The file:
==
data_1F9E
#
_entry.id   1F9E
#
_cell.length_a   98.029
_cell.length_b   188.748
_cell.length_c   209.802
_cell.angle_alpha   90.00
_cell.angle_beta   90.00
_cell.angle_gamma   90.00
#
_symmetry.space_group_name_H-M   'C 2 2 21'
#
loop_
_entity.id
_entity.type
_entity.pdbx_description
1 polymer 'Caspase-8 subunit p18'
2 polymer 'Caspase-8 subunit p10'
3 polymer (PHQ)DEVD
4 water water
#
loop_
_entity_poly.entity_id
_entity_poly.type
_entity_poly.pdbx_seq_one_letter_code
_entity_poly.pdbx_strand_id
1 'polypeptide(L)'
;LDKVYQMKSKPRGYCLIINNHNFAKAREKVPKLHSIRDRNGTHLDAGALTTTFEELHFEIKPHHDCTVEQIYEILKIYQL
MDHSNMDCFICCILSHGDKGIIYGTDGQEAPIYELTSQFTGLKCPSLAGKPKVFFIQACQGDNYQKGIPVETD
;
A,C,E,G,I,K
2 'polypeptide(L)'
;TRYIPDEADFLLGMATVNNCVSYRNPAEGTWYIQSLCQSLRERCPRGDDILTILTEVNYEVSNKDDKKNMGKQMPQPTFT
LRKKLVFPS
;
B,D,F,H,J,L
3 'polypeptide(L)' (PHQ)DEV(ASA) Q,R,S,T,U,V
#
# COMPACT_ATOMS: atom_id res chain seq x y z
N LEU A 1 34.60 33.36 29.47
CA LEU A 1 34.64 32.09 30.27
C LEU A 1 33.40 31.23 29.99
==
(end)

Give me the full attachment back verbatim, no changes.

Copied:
data_1F9E
#
_entry.id   1F9E
#
_cell.length_a   98.029
_cell.length_b   188.748
_cell.length_c   209.802
_cell.angle_alpha   90.00
_cell.angle_beta   90.00
_cell.angle_gamma   90.00
#
_symmetry.space_group_name_H-M   'C 2 2 21'
#
loop_
_entity.id
_entity.type
_entity.pdbx_description
1 polymer 'Caspase-8 subunit p18'
2 polymer 'Caspase-8 subunit p10'
3 polymer (PHQ)DEVD
4 water water
#
loop_
_entity_poly.entity_id
_entity_poly.type
_entity_poly.pdbx_seq_one_letter_code
_entity_poly.pdbx_strand_id
1 'polypeptide(L)'
;LDKVYQMKSKPRGYCLIINNHNFAKAREKVPKLHSIRDRNGTHLDAGALTTTFEELHFEIKPHHDCTVEQIYEILKIYQL
MDHSNMDCFICCILSHGDKGIIYGTDGQEAPIYELTSQFTGLKCPSLAGKPKVFFIQACQGDNYQKGIPVETD
;
A,C,E,G,I,K
2 'polypeptide(L)'
;TRYIPDEADFLLGMATVNNCVSYRNPAEGTWYIQSLCQSLRERCPRGDDILTILTEVNYEVSNKDDKKNMGKQMPQPTFT
LRKKLVFPS
;
B,D,F,H,J,L
3 'polypeptide(L)' (PHQ)DEV(ASA) Q,R,S,T,U,V
#
# COMPACT_ATOMS: atom_id res chain seq x y z
N LEU A 1 34.60 33.36 29.47
CA LEU A 1 34.64 32.09 30.27
C LEU A 1 33.40 31.23 29.99